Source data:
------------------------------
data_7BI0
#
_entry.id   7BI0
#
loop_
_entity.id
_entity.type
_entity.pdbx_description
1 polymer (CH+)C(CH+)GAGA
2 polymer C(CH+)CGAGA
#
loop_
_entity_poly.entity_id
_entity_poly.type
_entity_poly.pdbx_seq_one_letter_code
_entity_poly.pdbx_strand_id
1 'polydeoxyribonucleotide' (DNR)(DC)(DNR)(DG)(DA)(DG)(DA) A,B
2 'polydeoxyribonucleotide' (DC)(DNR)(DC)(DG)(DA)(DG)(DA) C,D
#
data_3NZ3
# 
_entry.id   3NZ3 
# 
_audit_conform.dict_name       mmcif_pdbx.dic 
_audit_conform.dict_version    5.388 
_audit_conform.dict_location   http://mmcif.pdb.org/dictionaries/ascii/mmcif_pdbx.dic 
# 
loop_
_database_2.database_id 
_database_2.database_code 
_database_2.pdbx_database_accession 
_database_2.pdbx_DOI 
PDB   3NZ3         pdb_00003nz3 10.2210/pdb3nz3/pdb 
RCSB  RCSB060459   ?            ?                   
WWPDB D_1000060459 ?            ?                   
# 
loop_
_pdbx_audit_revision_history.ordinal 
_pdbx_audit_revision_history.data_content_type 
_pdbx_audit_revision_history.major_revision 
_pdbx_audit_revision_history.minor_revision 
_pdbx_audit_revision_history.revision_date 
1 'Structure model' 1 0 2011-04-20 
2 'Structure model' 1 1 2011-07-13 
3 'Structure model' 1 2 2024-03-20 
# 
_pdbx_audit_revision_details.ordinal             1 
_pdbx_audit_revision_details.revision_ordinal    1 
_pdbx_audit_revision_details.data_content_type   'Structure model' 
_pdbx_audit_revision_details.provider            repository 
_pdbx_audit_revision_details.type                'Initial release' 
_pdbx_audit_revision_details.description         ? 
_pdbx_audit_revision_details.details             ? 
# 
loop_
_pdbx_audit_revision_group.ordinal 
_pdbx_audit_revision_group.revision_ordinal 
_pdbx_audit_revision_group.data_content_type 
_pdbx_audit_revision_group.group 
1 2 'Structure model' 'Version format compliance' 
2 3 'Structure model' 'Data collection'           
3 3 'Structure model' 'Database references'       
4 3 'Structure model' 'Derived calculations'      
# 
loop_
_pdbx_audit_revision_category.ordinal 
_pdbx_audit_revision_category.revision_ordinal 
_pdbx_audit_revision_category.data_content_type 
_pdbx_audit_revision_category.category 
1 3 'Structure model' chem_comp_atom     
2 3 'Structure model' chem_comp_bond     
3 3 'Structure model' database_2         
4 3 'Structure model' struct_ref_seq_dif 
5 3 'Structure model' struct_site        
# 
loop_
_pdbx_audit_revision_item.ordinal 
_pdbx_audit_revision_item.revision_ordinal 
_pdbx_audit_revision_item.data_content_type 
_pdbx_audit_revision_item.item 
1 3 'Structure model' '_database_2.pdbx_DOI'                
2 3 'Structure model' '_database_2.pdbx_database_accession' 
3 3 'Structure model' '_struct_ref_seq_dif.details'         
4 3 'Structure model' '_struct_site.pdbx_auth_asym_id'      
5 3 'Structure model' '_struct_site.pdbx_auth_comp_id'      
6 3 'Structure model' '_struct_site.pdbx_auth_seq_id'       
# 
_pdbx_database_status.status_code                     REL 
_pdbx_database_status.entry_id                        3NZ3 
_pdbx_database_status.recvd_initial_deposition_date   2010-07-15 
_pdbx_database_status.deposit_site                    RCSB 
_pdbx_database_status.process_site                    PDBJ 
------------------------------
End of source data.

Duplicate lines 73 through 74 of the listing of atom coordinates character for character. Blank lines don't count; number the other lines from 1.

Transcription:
4 3 'Structure model' struct_ref_seq_dif 
5 3 'Structure model' struct_site        